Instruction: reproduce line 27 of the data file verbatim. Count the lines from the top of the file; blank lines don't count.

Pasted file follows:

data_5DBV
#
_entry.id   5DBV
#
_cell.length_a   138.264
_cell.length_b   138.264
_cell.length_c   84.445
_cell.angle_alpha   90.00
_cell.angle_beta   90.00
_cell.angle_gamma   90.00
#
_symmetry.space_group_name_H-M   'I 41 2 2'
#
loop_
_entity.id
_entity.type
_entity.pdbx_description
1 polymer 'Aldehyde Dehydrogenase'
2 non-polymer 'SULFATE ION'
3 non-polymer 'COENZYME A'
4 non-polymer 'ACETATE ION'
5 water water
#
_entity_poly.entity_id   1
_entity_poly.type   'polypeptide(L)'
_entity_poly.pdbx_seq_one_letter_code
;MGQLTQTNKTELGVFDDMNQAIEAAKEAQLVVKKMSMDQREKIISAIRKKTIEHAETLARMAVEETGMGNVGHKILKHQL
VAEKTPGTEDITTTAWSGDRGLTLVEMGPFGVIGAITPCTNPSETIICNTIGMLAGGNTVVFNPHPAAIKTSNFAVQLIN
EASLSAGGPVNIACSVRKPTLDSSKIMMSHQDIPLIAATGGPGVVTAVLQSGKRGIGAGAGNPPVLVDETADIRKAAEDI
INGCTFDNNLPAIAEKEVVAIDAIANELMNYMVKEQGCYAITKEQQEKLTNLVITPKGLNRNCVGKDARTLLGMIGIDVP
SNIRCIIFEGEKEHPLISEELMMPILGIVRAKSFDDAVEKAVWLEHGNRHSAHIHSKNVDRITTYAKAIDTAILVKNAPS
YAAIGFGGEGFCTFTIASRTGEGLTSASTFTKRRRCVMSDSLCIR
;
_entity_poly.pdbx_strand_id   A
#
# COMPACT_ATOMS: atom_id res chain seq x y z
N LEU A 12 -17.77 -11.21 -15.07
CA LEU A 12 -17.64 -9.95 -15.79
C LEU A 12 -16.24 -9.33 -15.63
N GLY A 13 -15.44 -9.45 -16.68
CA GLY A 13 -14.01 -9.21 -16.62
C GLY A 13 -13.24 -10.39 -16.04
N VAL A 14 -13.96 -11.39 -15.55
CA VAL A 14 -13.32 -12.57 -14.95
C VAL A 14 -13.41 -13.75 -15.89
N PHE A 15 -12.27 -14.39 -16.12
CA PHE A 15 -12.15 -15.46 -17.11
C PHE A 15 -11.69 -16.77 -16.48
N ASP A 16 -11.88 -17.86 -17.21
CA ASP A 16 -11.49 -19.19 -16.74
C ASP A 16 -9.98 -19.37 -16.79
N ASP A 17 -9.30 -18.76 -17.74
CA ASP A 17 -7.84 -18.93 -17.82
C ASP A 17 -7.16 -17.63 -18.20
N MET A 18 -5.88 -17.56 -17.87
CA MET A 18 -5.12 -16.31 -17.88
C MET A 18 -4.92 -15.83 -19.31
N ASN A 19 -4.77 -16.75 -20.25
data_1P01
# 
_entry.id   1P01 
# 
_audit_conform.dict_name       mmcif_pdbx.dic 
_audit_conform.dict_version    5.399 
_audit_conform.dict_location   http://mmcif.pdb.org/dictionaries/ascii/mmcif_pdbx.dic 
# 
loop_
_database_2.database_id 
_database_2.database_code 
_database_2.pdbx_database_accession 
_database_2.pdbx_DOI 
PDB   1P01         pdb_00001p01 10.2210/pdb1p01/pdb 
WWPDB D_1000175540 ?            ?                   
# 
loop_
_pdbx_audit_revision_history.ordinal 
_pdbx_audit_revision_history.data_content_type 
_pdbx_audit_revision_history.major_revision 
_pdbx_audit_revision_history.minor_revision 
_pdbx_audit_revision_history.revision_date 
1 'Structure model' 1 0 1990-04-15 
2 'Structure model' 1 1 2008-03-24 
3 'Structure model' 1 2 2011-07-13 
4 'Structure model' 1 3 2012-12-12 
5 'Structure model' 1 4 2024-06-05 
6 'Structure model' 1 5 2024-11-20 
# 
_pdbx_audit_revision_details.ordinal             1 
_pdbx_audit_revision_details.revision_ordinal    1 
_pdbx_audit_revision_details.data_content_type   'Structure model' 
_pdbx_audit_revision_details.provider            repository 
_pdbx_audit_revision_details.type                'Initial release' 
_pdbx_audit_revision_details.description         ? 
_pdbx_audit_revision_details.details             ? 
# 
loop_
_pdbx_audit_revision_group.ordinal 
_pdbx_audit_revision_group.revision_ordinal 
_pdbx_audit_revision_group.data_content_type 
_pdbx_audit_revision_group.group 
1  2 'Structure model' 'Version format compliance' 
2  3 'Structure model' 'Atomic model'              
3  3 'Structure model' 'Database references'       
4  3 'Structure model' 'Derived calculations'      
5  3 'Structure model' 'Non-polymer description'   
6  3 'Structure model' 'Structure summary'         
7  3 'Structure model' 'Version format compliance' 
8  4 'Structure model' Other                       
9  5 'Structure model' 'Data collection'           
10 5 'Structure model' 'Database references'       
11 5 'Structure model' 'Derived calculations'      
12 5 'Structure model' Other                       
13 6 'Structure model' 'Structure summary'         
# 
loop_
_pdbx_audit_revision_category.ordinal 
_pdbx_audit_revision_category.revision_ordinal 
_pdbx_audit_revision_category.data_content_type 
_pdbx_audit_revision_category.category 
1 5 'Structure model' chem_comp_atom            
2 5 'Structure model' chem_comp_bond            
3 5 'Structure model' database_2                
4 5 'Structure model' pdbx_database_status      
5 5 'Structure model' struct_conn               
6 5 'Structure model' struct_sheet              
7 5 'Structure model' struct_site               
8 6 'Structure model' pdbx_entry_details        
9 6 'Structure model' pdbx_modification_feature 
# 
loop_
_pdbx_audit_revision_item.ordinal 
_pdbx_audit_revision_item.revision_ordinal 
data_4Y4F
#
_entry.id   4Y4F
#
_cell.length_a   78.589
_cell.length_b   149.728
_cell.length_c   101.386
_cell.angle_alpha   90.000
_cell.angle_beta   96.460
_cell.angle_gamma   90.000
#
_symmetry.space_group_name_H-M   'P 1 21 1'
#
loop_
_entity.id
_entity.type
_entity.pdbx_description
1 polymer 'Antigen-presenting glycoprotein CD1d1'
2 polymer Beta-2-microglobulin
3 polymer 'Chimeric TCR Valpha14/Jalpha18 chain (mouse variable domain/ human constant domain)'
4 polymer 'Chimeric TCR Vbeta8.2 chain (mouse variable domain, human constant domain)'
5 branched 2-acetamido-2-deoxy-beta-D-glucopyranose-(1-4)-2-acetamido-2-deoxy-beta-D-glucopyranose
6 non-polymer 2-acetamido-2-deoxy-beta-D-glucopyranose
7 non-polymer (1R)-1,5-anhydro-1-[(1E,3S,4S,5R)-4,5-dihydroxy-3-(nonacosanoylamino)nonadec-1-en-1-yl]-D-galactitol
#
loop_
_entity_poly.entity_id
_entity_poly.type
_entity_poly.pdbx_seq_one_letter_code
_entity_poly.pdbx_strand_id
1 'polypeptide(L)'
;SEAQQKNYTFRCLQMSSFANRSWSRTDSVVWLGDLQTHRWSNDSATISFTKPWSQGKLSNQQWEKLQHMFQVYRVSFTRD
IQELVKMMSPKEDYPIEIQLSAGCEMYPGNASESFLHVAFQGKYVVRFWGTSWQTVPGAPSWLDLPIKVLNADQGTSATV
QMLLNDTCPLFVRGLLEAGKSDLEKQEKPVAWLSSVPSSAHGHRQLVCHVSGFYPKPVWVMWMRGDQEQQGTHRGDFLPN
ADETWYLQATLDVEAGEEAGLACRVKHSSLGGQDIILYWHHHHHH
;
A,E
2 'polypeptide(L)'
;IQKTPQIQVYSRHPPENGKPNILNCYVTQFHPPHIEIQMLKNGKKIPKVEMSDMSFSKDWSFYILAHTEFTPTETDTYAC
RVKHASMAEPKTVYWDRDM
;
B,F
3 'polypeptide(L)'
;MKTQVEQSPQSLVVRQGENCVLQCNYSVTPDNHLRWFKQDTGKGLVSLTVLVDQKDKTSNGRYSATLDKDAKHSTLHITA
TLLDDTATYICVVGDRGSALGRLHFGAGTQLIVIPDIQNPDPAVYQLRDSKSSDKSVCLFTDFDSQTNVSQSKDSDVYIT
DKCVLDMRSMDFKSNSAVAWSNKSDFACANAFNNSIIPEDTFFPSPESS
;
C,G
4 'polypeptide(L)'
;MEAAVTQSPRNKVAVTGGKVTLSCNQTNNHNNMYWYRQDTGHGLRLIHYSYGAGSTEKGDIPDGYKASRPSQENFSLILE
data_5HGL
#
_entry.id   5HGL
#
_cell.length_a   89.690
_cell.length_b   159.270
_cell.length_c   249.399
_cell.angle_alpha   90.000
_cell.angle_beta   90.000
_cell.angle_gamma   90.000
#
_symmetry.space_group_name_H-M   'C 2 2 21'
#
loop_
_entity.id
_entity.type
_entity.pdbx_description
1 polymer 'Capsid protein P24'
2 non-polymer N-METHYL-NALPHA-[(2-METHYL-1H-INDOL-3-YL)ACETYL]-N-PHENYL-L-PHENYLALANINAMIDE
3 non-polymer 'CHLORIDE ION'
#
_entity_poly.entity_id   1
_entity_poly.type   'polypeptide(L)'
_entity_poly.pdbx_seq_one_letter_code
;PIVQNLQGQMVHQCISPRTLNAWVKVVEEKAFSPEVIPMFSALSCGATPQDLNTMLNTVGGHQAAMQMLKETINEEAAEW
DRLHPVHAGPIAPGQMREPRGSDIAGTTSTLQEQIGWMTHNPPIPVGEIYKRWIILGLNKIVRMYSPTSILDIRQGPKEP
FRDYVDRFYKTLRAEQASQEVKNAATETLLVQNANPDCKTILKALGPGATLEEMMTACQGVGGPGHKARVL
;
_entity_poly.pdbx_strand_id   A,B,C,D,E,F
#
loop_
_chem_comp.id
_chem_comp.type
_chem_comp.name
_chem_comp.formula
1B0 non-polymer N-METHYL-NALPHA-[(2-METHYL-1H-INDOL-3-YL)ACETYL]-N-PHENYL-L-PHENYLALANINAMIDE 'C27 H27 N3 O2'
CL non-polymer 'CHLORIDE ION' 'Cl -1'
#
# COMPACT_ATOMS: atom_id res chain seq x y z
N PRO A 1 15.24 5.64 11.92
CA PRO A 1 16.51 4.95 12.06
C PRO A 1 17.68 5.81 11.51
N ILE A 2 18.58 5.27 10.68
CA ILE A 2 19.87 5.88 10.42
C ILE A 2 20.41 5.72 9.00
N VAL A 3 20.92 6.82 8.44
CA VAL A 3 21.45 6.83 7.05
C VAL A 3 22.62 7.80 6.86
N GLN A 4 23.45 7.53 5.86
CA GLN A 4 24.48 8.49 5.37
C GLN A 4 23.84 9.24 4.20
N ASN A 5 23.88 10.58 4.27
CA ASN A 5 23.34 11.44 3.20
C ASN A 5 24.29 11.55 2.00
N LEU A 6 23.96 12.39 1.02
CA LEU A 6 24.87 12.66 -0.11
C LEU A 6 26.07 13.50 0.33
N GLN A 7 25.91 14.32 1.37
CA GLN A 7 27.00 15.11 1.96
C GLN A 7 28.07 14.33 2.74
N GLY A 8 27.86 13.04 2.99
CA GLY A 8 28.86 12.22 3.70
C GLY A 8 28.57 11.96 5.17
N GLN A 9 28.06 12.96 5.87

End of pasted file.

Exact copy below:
;MGQLTQTNKTELGVFDDMNQAIEAAKEAQLVVKKMSMDQREKIISAIRKKTIEHAETLARMAVEETGMGNVGHKILKHQL